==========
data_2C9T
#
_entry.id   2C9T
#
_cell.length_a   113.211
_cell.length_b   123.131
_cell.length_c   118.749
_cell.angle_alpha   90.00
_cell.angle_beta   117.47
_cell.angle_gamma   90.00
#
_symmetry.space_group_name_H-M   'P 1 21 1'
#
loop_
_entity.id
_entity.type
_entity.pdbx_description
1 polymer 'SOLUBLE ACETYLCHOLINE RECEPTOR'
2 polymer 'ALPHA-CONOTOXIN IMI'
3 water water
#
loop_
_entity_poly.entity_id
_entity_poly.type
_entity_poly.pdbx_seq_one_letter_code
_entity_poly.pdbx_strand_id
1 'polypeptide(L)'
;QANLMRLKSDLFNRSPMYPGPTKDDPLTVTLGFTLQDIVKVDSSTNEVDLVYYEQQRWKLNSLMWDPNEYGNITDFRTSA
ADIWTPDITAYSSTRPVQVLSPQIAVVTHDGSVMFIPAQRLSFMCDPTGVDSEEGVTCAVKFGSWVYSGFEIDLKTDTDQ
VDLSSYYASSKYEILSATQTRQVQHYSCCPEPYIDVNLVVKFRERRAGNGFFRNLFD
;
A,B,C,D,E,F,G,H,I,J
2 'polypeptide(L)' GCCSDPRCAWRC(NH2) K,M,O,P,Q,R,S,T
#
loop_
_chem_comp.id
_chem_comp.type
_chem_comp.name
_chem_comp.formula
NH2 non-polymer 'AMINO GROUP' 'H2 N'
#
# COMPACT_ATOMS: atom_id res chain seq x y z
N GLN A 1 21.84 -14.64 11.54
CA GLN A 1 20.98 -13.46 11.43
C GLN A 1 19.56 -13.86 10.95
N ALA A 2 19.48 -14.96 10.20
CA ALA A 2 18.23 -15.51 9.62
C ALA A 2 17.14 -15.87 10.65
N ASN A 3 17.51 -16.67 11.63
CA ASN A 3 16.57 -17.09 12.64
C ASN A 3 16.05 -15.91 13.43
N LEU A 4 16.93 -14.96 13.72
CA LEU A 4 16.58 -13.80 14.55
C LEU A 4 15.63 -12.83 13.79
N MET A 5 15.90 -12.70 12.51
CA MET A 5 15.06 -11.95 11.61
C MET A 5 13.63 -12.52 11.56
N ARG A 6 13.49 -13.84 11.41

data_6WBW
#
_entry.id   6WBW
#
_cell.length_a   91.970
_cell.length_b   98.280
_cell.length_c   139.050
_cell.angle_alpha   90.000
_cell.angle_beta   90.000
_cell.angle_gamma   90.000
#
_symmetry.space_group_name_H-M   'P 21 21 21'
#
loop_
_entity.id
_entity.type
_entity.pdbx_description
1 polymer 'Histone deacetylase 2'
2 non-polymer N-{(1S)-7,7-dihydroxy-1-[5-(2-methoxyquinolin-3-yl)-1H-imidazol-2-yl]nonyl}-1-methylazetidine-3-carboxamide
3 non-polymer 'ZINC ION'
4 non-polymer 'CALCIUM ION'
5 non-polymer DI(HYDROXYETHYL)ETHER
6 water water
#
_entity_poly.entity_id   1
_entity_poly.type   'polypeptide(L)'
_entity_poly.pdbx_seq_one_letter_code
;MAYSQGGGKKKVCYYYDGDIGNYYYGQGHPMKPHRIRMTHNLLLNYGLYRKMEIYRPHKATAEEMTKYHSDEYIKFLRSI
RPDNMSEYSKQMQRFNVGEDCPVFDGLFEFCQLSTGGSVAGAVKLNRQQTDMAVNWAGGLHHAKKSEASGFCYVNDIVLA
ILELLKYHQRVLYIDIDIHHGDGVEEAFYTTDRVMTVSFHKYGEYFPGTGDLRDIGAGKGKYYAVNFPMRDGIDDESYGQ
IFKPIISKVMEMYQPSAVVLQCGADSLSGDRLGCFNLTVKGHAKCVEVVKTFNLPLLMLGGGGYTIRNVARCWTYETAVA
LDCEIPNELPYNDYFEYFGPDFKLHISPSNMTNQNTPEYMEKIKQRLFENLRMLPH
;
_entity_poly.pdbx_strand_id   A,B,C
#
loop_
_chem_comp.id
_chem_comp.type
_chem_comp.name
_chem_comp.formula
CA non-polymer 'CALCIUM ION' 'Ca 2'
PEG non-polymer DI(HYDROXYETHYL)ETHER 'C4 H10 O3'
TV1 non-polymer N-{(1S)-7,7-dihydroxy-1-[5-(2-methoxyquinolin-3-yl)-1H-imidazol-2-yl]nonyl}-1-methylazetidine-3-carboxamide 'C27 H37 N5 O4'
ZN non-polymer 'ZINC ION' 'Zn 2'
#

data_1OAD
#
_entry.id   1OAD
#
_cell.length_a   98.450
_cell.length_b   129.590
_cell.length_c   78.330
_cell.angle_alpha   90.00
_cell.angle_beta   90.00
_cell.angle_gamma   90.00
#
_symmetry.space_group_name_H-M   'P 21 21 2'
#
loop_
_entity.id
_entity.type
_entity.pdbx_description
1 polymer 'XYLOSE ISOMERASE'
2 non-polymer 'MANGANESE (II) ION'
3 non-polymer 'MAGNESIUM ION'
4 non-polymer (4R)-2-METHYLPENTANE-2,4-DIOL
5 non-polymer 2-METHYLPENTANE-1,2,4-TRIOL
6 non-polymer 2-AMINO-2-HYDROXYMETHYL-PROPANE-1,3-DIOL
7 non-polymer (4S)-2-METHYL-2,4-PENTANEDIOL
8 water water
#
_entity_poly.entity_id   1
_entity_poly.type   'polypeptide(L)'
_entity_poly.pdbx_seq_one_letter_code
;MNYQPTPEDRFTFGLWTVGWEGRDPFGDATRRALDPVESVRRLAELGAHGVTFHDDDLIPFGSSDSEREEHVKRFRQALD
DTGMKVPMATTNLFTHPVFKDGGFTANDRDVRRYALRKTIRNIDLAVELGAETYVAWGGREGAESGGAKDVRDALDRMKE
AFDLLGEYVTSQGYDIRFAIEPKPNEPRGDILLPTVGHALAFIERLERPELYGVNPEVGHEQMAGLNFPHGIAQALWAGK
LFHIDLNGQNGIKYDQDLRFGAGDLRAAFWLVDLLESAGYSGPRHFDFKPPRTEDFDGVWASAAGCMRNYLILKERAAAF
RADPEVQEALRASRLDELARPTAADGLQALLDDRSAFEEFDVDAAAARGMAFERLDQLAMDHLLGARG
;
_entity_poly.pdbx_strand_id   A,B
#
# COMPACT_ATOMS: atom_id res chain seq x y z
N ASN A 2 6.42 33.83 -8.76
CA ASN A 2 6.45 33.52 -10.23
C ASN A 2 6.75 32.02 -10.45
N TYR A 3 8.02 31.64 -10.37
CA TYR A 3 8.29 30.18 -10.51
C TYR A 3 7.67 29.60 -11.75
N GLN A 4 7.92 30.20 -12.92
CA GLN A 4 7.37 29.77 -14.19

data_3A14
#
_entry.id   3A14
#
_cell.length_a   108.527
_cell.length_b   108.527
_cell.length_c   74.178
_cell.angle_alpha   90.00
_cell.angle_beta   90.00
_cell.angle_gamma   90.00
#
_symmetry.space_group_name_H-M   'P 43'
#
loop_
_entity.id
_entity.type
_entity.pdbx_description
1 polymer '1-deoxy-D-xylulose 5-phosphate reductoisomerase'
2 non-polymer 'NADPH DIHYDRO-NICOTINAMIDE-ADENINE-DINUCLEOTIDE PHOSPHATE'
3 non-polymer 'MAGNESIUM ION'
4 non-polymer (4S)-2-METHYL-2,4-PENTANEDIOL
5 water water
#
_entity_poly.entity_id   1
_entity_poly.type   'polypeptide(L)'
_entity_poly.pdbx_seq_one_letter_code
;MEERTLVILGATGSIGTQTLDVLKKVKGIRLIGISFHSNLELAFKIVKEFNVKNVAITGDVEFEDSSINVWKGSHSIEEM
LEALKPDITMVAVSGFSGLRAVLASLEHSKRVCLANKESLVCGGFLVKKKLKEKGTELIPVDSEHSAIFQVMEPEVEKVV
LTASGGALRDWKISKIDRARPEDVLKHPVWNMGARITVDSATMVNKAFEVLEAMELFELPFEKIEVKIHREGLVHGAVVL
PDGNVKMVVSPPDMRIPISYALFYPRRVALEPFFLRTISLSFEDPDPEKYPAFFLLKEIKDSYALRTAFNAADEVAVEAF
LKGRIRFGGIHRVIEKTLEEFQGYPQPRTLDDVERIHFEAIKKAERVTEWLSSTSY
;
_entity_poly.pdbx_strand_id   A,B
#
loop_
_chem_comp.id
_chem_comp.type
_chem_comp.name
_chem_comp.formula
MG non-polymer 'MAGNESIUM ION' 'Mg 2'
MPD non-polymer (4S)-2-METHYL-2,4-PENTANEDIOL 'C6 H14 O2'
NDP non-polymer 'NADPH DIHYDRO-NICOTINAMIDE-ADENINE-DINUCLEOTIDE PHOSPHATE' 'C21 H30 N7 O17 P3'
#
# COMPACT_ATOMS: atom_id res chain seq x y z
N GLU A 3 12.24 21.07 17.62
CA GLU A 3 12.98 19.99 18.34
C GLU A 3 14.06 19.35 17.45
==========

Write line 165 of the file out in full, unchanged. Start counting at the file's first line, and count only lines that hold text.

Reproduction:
_entity.type